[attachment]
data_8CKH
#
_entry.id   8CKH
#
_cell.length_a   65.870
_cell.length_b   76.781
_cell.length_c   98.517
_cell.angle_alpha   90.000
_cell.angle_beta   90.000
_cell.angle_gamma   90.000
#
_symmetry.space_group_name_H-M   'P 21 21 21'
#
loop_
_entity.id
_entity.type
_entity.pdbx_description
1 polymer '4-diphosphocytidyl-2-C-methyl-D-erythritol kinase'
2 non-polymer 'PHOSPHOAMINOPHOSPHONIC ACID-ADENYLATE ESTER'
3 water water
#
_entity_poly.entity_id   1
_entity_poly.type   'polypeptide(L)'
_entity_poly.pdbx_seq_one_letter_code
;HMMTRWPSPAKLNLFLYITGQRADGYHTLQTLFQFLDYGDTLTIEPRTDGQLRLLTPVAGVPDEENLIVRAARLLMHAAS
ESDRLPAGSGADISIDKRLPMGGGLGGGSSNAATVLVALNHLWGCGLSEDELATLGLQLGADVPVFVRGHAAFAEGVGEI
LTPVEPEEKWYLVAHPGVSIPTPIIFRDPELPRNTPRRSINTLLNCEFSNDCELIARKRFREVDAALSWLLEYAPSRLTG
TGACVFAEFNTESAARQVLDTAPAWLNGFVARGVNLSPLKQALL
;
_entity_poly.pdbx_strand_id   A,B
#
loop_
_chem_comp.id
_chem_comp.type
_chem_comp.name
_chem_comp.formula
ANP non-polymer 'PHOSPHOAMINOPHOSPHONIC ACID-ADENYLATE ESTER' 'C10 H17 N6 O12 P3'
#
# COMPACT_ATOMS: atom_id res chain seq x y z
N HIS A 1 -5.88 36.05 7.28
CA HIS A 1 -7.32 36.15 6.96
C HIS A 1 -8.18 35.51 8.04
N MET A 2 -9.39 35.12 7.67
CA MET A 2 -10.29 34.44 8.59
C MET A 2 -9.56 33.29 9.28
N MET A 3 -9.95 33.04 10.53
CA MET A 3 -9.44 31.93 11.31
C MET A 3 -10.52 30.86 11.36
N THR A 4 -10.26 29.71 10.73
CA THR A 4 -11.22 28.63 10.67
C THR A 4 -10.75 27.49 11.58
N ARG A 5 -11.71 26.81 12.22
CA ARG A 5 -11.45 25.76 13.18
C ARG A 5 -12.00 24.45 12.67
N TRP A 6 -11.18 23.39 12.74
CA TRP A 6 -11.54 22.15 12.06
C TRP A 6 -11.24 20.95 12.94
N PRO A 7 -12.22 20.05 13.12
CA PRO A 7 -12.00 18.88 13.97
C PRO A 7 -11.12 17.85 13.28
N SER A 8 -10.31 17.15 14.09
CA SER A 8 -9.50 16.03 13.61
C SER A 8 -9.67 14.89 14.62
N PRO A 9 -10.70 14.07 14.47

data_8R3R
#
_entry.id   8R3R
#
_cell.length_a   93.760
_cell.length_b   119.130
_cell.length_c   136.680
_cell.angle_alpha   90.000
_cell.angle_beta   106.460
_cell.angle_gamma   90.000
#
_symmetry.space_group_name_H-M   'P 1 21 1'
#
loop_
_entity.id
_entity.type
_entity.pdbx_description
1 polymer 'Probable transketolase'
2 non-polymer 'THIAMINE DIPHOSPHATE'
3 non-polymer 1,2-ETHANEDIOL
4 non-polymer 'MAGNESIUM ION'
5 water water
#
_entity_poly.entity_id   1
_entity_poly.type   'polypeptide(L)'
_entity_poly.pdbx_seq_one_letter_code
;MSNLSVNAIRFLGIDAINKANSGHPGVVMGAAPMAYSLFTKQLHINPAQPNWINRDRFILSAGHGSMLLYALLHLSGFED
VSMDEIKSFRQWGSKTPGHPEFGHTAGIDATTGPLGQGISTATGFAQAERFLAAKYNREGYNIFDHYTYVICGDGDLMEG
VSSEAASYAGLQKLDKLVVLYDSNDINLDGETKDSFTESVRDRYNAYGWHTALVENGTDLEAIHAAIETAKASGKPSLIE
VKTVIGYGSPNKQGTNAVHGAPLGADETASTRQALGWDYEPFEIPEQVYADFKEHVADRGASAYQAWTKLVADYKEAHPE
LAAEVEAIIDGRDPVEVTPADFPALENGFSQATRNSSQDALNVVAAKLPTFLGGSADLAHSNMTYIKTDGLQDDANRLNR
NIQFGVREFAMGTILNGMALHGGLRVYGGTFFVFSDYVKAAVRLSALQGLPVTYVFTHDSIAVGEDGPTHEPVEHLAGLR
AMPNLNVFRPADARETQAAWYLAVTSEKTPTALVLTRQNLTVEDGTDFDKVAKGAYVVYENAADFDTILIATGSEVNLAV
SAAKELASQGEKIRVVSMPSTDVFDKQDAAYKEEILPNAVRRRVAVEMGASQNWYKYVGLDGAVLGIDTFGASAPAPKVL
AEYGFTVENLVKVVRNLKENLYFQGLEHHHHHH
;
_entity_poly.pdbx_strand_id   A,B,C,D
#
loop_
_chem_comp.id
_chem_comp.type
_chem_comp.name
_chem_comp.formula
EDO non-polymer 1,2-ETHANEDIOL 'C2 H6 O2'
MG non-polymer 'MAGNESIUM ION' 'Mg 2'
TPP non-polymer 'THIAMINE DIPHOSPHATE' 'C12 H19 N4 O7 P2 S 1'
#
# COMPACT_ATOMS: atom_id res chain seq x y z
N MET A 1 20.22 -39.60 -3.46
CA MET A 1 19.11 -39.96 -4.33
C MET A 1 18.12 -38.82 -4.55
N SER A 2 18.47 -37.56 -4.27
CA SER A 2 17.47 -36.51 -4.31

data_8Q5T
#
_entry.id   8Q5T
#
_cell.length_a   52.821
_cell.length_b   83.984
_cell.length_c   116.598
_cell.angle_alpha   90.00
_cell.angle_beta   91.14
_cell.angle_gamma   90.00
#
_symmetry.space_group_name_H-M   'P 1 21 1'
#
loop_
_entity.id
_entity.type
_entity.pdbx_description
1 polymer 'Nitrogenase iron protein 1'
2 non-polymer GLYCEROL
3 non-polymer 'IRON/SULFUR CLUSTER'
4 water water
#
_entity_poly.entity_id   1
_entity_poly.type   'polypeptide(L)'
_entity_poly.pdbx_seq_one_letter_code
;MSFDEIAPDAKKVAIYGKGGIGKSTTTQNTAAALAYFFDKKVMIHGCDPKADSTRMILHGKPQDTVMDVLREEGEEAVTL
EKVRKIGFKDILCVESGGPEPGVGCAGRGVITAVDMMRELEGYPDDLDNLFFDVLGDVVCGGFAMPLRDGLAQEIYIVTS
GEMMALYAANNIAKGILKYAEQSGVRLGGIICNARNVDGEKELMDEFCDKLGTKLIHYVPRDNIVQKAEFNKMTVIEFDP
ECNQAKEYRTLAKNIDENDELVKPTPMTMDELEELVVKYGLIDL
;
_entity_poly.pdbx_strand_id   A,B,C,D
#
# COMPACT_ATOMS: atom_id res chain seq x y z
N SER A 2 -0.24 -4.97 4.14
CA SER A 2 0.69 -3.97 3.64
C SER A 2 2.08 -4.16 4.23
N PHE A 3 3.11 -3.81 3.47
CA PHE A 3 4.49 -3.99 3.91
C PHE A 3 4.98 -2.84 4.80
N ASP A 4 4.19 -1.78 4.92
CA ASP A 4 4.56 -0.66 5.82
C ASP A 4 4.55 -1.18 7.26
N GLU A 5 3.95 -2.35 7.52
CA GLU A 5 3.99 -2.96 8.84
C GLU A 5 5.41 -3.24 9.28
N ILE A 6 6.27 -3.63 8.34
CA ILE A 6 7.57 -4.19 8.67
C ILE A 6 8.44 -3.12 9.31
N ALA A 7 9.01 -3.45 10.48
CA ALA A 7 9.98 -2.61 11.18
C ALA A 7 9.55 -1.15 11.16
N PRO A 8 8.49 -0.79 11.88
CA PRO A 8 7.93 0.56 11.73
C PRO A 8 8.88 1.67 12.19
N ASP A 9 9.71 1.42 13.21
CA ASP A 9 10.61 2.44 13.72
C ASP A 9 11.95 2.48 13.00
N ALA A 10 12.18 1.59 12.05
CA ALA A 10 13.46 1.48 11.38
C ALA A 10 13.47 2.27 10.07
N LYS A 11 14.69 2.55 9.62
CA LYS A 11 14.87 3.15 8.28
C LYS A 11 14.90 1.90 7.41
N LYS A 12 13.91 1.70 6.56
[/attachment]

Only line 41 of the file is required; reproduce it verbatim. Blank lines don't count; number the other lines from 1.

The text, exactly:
CA HIS A 1 -7.32 36.15 6.96